Breaking the silos

The journey towards shared meaning and organizational knowledge

At its core, data is just that: data. Disintegrated numbers, letters, or symbols that provide little meaning on their own. Ordering, structuring, and presenting these data points in a useful manner and context makes them informative, enabling audiences to extract meaning from them and make sense of the world. Given the abundance of data that asset managers face daily, it matters that data per se is not actually that useful. Instead, people need to adopt a broader perspective, assigning meaning and relationship context to data. Only by doing so can they form a holistic, non-siloed data strategy across the entire organization.

The crux of the problem is the siloed approach to managing information. Every in-house software application has been built with a specific business function in mind, implying that most software applications have their specific way of organizing data (database model). In addition, the meaning of the data varies from one application to the next because they were built to specifications which reflected the understanding of data (and data usage) in a narrow business context at one point in time.

Going forward, I believe that we should adhere to two principles:

  • The first one is that establishing a clear and shared meaning of particular data points should be a priority.

  • Secondly, the relationships of a particular data point to other data points is just as important as the individual meaning.

The aim towards meaningful data

By meaningful data I mean data that can be understood both by humans and machines: we cannot allow ourselves to restrict our ambitions to the mere interoperability of computer systems without considering the need for humans to fully understand the data. For the sake of entertainment, think of concepts and ideas when thinking about data. The name of a fund represents a string of information i.e., data. Thus, what becomes interesting is what exactly we mean when we refer to a fund.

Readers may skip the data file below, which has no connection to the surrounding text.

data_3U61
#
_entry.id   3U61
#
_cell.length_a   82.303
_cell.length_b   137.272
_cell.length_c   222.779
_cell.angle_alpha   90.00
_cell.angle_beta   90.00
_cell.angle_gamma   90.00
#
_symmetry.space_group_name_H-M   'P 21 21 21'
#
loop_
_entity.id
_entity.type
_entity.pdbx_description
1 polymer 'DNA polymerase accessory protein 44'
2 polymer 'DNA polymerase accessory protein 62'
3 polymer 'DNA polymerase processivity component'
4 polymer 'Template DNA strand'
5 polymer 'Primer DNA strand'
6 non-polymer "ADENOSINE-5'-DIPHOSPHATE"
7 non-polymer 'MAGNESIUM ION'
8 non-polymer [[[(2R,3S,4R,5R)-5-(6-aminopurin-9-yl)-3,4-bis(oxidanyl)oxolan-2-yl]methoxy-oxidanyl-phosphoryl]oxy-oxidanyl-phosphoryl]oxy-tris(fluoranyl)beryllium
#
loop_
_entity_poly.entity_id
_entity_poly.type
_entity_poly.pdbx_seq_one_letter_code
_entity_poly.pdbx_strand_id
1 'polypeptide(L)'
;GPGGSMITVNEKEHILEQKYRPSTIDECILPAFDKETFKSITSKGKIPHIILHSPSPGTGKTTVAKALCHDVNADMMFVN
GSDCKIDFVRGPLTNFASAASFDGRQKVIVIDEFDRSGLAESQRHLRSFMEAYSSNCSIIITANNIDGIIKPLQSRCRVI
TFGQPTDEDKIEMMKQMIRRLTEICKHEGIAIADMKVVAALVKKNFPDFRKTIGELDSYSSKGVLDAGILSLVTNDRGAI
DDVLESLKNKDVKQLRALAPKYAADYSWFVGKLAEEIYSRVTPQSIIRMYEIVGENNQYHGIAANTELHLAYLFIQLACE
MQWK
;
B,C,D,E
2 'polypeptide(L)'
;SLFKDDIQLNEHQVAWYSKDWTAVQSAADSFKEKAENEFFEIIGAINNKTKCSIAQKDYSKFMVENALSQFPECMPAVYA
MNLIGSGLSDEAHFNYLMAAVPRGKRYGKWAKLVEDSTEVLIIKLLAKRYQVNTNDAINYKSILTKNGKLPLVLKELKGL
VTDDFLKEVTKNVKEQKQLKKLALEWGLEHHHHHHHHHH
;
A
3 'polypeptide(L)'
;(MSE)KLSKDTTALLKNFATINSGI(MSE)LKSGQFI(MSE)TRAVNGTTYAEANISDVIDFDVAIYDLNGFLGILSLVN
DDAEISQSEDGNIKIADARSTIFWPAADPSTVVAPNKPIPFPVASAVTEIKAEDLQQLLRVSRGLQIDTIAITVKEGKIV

The aim is by no means to propose a novel scientific approach but rather to make use of philosophical concepts and how these can be applied in computer science to allow asset management practitioners to think of this subject in a different way or view the problem from a different angle.

The current challenge the industry—composed of individual firms—is facing with data is a problem with two dimensions. The first dimension is that the people within an asset management firm define concepts expressed as data differently. They do not share a common language, which is a prerequisite for understanding. Secondly, the computer systems within a specific asset management organization will define the meaning of data differently because they have been built by people who did not share a common language. This results in data incomprehension both at a human level and at a system level.

Far be it from me to suggest the creation of a common language across the industry, yet a first step should be the creation of a common understanding of meaning inside specific firms, which already constitutes a significant challenge not to be underestimated.